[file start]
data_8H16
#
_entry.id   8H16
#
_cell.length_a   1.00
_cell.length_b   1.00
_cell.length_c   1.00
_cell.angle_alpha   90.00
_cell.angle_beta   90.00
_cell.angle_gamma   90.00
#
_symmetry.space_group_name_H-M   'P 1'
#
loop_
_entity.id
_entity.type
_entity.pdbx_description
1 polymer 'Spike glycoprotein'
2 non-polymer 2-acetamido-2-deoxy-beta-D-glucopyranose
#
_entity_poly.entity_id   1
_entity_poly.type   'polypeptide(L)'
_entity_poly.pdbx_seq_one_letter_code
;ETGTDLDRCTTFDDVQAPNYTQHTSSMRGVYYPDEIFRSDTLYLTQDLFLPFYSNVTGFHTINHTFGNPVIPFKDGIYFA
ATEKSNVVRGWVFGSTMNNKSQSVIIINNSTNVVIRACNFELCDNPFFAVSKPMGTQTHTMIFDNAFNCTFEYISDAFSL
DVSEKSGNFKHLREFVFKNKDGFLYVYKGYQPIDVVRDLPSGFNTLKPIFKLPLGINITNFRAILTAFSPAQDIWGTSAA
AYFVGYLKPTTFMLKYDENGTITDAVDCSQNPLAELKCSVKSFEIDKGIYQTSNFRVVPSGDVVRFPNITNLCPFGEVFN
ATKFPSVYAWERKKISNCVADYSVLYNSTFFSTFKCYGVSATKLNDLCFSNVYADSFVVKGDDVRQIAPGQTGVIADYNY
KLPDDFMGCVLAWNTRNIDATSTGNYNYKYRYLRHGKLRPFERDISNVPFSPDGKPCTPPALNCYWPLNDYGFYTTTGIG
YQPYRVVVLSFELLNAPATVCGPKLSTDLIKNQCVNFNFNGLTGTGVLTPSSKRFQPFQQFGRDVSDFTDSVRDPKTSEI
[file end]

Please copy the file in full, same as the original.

data_8H16
#
_entry.id   8H16
#
_cell.length_a   1.00
_cell.length_b   1.00
_cell.length_c   1.00
_cell.angle_alpha   90.00
_cell.angle_beta   90.00
_cell.angle_gamma   90.00
#
_symmetry.space_group_name_H-M   'P 1'
#
loop_
_entity.id
_entity.type
_entity.pdbx_description
1 polymer 'Spike glycoprotein'
2 non-polymer 2-acetamido-2-deoxy-beta-D-glucopyranose
#
_entity_poly.entity_id   1
_entity_poly.type   'polypeptide(L)'
_entity_poly.pdbx_seq_one_letter_code
;ETGTDLDRCTTFDDVQAPNYTQHTSSMRGVYYPDEIFRSDTLYLTQDLFLPFYSNVTGFHTINHTFGNPVIPFKDGIYFA
ATEKSNVVRGWVFGSTMNNKSQSVIIINNSTNVVIRACNFELCDNPFFAVSKPMGTQTHTMIFDNAFNCTFEYISDAFSL
DVSEKSGNFKHLREFVFKNKDGFLYVYKGYQPIDVVRDLPSGFNTLKPIFKLPLGINITNFRAILTAFSPAQDIWGTSAA
AYFVGYLKPTTFMLKYDENGTITDAVDCSQNPLAELKCSVKSFEIDKGIYQTSNFRVVPSGDVVRFPNITNLCPFGEVFN
ATKFPSVYAWERKKISNCVADYSVLYNSTFFSTFKCYGVSATKLNDLCFSNVYADSFVVKGDDVRQIAPGQTGVIADYNY
KLPDDFMGCVLAWNTRNIDATSTGNYNYKYRYLRHGKLRPFERDISNVPFSPDGKPCTPPALNCYWPLNDYGFYTTTGIG
YQPYRVVVLSFELLNAPATVCGPKLSTDLIKNQCVNFNFNGLTGTGVLTPSSKRFQPFQQFGRDVSDFTDSVRDPKTSEI